Benefits of Online Private Investigators

More options – You can access PIs across the state or country, not just locally. This increases your chances of finding someone ideal for your case.

Lower fees – They have less overhead without a physical office. Their rates are usually 30-50% less than traditional PIs.

Convenience – Everything can be handled remotely at your convenience, without disruptive in-person meetings.

Faster turnaround – With lower case volume than larger local agencies, they can start investigating your case almost immediately.

Easy communication – Client portals provide a centralized place to exchange messages, sign contracts, share documents, and more.

As long as you vet an online PI properly, they can provide the same quality work as an in-person one for less.

 

Typical Fees and Cost Structures

Online PIs offer more flexibility in their fee structures. Common options include:

Flat monthly fee – Unlimited investigation hours for a fixed monthly rate, typically around $1,000-$2,000 per month. Best for cases requiring frequent, ongoing investigation over a longer period.

Hourly rate – Usually charged in 5 or 10 hour increments at $40-$90 per hour. Good for short-term investigations.

Flat case rate – A fixed price per case, such as $800-$2,500, depending on case complexity. Simple cases only.

Membership plans – Prepaid plans that offer discounted hours or cases per month. Can yield best value for multiple investigations.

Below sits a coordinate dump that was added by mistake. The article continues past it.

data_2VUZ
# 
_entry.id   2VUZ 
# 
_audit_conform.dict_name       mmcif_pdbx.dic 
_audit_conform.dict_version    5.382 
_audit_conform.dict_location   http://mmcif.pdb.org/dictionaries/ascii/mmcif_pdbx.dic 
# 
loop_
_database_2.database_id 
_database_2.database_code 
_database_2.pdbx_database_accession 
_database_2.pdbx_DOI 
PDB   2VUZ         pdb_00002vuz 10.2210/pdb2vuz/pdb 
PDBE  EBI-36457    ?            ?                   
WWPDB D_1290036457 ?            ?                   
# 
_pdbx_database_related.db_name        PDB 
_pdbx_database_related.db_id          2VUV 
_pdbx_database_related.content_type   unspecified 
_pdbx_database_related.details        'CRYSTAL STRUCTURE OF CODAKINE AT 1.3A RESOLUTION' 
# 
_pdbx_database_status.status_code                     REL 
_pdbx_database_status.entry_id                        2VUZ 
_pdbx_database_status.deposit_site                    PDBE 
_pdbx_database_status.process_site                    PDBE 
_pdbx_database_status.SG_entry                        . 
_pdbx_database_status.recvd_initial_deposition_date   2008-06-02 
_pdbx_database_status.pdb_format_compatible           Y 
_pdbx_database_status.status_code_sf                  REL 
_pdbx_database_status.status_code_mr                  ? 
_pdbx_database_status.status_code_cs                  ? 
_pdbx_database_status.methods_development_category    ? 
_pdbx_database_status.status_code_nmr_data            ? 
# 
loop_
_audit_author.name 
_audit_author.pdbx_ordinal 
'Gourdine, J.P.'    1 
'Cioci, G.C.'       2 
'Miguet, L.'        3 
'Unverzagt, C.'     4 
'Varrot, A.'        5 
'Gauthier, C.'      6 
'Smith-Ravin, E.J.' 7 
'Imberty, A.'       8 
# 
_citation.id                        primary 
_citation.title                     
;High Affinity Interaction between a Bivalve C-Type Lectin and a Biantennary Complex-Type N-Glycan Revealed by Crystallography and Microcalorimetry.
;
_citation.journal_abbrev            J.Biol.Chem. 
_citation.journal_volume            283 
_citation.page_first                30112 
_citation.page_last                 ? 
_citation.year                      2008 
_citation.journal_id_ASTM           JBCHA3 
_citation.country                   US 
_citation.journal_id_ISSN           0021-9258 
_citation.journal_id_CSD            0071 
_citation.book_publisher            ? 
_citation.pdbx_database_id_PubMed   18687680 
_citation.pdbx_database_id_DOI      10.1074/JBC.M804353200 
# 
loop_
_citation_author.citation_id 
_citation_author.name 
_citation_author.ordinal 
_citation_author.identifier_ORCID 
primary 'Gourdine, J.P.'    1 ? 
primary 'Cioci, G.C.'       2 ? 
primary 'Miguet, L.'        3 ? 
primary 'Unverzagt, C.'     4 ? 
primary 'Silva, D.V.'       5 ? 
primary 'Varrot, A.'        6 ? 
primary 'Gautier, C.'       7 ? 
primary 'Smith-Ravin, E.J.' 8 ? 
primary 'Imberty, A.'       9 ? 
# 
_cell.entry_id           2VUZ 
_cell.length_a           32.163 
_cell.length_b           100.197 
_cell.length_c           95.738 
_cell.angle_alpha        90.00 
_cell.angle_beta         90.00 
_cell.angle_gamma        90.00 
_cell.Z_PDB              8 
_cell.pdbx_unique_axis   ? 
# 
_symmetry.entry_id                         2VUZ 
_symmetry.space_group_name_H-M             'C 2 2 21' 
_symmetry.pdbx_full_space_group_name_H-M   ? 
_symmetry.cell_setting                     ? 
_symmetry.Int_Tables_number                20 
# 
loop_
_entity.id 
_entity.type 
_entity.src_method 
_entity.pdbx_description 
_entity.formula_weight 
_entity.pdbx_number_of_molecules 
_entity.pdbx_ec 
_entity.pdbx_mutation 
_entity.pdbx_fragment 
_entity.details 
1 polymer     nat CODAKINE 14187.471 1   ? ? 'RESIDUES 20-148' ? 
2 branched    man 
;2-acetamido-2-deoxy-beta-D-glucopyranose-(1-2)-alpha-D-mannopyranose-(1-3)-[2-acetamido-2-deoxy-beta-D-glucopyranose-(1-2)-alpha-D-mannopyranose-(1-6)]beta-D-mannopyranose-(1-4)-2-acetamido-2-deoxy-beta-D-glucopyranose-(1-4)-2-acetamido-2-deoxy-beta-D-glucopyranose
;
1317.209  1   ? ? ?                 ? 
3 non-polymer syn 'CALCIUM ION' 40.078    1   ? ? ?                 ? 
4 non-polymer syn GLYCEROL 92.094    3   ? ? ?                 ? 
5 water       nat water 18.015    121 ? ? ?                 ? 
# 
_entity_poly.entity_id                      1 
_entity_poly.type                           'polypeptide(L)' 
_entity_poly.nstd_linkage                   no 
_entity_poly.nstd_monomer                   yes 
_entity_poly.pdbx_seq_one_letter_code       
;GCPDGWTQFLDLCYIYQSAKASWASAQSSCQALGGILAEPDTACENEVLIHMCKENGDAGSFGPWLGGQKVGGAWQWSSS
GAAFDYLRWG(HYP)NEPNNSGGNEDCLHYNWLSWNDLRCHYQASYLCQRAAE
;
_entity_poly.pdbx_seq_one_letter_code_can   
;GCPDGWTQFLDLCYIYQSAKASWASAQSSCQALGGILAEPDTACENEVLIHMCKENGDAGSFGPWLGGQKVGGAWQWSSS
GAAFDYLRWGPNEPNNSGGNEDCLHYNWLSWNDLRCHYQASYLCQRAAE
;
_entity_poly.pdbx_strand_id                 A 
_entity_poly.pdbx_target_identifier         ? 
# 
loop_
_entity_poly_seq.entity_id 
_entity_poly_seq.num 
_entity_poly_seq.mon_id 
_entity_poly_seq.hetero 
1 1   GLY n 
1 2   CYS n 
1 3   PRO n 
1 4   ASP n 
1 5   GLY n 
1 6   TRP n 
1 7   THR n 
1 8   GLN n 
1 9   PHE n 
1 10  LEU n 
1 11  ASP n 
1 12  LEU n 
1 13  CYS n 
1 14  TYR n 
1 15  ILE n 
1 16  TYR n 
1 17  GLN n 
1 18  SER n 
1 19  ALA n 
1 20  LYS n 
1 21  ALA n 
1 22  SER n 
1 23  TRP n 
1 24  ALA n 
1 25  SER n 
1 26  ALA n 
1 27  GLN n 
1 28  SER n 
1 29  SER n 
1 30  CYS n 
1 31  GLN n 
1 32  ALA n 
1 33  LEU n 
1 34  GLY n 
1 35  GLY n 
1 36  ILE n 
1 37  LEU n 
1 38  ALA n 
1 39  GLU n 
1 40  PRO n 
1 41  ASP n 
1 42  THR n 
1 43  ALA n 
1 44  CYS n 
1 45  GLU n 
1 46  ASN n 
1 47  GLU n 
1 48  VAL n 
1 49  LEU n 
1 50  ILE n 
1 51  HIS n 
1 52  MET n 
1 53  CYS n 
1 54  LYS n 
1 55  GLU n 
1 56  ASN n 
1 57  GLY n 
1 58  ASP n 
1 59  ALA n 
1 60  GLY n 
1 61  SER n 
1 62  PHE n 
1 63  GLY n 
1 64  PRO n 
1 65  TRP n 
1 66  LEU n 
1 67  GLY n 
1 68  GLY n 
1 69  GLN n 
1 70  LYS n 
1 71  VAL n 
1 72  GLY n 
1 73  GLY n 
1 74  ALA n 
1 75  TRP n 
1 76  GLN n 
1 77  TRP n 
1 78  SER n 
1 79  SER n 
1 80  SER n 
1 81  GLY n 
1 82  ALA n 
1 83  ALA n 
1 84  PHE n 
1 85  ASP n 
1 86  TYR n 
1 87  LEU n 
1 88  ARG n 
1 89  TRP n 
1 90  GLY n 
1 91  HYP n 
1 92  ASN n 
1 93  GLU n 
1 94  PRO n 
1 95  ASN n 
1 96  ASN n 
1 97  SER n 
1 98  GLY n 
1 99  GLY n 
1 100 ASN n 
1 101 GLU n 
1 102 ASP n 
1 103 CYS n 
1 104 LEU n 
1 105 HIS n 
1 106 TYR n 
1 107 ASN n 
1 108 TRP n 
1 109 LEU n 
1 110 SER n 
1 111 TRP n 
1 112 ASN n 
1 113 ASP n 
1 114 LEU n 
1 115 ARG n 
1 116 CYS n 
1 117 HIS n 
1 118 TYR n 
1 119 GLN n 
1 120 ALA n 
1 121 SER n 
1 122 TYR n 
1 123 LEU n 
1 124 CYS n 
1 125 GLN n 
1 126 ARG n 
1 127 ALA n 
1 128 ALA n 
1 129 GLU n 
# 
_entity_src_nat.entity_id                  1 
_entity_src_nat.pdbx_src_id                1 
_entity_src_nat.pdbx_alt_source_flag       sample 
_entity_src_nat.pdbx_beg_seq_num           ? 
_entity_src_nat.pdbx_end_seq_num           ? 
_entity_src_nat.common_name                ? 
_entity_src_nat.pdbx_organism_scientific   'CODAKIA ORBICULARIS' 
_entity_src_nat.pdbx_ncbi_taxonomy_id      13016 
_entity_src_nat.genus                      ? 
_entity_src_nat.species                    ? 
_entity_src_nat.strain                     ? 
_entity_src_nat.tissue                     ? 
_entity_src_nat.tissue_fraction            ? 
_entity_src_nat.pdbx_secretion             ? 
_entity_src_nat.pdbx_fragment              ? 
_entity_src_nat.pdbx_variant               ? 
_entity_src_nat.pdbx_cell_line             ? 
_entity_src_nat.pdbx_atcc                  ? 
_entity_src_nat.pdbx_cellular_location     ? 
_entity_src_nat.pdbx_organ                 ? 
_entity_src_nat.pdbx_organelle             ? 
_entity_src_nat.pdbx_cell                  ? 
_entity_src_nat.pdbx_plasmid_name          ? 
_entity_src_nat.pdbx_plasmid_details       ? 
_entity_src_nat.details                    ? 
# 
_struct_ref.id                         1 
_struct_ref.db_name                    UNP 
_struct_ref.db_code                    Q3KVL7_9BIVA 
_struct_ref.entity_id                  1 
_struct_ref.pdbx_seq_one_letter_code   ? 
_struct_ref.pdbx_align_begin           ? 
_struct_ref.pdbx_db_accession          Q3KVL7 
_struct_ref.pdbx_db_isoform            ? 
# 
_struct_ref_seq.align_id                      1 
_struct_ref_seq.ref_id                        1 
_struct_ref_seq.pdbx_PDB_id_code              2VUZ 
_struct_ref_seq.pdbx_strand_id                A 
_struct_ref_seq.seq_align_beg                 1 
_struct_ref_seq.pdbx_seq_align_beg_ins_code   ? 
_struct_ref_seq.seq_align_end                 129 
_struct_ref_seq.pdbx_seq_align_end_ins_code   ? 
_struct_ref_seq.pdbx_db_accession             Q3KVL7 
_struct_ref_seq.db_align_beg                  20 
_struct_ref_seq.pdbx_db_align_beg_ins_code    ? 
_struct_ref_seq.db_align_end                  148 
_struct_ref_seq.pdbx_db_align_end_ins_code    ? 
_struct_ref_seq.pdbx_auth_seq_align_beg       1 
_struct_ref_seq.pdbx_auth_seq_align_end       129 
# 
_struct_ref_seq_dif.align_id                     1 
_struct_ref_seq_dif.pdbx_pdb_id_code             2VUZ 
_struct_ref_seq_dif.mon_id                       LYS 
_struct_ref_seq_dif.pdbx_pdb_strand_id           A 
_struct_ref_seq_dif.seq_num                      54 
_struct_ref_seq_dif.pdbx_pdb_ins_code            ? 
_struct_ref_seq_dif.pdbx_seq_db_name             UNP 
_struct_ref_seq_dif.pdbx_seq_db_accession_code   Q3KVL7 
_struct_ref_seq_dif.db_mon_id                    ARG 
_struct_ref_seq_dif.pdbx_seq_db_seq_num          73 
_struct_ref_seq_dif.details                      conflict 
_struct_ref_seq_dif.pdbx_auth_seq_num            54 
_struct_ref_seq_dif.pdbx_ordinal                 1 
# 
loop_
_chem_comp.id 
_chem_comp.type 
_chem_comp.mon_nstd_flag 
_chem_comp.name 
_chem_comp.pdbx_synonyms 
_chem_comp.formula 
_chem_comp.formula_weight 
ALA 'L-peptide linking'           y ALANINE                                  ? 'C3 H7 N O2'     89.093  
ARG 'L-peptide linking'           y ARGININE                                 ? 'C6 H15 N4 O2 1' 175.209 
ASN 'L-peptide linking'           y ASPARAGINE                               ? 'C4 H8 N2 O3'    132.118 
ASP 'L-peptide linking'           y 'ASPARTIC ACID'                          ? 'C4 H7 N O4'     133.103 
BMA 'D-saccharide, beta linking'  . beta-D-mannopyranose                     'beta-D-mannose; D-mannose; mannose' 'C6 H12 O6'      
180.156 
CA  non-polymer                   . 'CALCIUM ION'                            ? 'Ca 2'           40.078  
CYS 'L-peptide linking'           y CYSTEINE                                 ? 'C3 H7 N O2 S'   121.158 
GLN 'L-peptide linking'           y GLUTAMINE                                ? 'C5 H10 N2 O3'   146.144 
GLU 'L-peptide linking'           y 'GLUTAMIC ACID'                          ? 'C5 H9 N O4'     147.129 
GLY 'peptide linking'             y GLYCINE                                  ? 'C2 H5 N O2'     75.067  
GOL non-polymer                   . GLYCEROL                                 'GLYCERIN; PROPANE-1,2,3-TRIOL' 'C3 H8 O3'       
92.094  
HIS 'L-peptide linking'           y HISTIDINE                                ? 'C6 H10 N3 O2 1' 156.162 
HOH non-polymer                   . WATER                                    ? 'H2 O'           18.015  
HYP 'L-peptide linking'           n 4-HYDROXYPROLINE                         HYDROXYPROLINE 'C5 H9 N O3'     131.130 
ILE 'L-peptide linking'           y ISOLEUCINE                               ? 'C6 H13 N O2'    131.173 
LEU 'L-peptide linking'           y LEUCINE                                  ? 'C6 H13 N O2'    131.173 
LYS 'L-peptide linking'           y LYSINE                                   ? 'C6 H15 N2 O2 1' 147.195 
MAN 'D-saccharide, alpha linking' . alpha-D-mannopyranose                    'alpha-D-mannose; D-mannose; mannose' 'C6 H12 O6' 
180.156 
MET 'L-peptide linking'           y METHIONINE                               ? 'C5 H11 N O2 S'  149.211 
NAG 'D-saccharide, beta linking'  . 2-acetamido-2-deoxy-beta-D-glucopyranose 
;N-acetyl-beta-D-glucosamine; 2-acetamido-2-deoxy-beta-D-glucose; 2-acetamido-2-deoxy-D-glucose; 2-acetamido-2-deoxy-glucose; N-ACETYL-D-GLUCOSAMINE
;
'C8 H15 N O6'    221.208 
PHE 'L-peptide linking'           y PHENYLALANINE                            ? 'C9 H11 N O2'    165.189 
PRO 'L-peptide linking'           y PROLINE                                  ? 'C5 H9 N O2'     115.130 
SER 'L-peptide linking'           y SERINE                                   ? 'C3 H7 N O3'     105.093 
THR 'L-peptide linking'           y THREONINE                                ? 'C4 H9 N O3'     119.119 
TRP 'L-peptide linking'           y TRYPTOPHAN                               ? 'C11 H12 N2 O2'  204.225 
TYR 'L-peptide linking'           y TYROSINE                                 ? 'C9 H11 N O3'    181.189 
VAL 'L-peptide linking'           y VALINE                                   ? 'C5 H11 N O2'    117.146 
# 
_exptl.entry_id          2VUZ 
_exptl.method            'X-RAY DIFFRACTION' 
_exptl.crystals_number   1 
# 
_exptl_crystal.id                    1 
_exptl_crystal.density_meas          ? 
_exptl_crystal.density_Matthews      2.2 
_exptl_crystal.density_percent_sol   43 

Many offer free consultations to review your case and provide exact pricing options. Expect to pay at least 25% less than traditional PIs on average.

 

What Does a PI Investigate? Comparing Services

an individual in a vehicle who is using a computer

Private investigators offer a wide range of services, both online and in-person. While specialties vary, there are some core services they commonly provide:

 

Background Checks

One of the most requested services is a full background check on an individual. This includes identifying and verifying:

  • Full legal name and aliases
  • Current and past addresses
  • Criminal history
  • Civil court records
  • Employment history
  • Educational background
  • Professional license verification
  • Drug testing history
  • Sex offender status
  • Social media activity
  • Digital footprint analysis
  • Credit and financial history
  • Public records
  • and more…